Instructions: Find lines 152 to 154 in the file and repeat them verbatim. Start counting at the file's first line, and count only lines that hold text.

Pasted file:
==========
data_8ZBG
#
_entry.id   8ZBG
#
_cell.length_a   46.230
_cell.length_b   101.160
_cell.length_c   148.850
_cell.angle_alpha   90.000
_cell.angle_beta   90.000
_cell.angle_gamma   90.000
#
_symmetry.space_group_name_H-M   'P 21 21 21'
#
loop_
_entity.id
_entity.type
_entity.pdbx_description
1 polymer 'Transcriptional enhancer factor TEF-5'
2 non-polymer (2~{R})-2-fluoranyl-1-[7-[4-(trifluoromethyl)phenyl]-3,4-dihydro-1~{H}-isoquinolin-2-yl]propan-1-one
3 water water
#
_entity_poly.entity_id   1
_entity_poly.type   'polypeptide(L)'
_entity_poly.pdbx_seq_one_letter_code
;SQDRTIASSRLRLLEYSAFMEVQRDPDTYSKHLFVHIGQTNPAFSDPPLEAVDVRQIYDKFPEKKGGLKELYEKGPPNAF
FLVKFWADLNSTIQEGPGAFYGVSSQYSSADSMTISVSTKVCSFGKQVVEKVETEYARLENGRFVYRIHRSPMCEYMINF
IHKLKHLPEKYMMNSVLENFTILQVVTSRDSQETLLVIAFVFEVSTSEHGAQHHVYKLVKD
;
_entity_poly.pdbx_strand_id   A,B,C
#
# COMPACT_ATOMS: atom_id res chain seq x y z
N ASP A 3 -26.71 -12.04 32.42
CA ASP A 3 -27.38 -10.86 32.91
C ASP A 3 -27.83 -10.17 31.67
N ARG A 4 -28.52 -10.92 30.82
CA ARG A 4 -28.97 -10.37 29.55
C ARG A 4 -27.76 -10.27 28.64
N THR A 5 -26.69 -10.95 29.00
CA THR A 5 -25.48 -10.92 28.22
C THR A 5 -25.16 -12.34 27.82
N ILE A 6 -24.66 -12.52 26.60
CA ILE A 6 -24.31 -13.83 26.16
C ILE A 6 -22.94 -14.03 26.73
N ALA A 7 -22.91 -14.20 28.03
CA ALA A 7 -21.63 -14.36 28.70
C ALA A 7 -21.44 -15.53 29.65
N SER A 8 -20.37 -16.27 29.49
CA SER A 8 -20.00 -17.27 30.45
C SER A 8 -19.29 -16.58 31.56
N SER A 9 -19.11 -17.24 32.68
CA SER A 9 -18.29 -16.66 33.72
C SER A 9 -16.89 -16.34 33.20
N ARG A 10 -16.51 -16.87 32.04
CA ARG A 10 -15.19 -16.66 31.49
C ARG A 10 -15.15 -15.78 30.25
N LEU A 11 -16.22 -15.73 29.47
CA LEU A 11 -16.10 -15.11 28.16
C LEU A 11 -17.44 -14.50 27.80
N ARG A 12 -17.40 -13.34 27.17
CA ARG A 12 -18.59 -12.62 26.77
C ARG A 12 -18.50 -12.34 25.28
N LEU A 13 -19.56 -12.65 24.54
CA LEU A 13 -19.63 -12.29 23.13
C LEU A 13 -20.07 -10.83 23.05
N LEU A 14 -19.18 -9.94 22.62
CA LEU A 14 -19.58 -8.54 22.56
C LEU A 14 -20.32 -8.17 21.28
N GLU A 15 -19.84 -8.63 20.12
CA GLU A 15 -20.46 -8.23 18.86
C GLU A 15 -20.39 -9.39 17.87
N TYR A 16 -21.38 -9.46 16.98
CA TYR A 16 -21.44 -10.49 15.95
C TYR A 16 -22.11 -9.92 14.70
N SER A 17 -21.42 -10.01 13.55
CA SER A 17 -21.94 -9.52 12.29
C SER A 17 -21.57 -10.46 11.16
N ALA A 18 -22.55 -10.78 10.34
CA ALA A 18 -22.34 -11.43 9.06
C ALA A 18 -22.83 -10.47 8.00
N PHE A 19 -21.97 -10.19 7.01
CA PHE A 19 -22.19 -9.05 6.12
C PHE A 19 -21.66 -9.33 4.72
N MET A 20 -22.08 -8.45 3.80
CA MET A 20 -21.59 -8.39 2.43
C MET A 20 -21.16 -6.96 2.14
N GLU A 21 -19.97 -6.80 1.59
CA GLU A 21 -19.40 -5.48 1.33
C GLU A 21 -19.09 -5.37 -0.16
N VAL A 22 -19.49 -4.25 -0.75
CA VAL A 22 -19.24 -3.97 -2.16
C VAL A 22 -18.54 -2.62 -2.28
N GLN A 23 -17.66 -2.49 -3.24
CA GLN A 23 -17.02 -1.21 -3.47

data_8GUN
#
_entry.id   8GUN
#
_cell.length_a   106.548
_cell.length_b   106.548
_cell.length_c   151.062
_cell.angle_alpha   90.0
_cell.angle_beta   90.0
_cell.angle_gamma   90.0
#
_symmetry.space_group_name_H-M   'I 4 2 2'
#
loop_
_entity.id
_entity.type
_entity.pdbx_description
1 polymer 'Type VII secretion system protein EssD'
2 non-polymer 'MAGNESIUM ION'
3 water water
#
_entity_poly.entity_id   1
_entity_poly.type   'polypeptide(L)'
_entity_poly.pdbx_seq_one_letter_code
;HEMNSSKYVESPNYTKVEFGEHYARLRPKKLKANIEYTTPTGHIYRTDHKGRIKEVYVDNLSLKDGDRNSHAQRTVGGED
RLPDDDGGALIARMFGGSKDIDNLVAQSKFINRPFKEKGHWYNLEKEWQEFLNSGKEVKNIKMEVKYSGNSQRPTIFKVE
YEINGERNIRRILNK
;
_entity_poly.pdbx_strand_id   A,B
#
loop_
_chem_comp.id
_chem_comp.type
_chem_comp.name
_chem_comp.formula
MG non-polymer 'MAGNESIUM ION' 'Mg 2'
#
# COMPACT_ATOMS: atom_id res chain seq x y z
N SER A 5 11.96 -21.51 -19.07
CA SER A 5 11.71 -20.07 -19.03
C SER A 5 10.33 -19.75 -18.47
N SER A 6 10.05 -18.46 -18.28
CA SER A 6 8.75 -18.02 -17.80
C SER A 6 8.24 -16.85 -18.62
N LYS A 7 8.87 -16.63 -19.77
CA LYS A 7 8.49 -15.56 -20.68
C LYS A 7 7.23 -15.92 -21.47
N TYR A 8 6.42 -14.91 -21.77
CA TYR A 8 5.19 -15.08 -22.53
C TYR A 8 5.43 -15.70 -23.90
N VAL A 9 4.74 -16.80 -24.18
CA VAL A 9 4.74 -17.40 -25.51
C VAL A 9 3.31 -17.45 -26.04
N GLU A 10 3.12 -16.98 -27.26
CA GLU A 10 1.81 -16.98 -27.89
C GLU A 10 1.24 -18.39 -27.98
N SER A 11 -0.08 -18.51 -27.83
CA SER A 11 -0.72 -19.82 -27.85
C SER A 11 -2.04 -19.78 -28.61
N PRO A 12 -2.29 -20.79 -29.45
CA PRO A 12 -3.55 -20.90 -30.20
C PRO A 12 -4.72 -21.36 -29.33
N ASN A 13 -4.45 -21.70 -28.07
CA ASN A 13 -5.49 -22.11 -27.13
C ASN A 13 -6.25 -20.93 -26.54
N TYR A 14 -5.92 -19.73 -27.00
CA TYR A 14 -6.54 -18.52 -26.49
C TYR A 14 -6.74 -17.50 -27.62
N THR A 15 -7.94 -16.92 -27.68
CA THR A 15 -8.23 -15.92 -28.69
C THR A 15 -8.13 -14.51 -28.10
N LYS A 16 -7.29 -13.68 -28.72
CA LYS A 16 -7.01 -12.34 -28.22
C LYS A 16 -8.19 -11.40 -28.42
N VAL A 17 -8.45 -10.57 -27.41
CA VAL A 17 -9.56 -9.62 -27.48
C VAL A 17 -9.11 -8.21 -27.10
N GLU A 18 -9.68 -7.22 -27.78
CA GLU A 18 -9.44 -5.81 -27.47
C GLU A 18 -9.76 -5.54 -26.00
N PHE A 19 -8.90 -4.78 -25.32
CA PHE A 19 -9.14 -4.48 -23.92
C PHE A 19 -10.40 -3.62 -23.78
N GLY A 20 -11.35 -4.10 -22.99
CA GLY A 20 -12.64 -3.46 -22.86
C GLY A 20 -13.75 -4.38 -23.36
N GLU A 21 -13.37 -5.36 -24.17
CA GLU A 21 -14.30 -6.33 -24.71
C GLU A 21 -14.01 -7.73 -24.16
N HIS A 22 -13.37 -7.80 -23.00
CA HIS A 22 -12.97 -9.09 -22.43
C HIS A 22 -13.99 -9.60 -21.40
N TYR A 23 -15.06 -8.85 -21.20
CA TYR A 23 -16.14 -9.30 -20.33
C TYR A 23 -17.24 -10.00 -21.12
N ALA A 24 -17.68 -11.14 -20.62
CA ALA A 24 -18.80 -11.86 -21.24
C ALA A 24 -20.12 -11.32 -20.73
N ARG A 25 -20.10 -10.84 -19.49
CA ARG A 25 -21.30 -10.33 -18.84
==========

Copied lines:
C SER A 11 -2.04 -19.78 -28.61
N PRO A 12 -2.29 -20.79 -29.45
CA PRO A 12 -3.55 -20.90 -30.20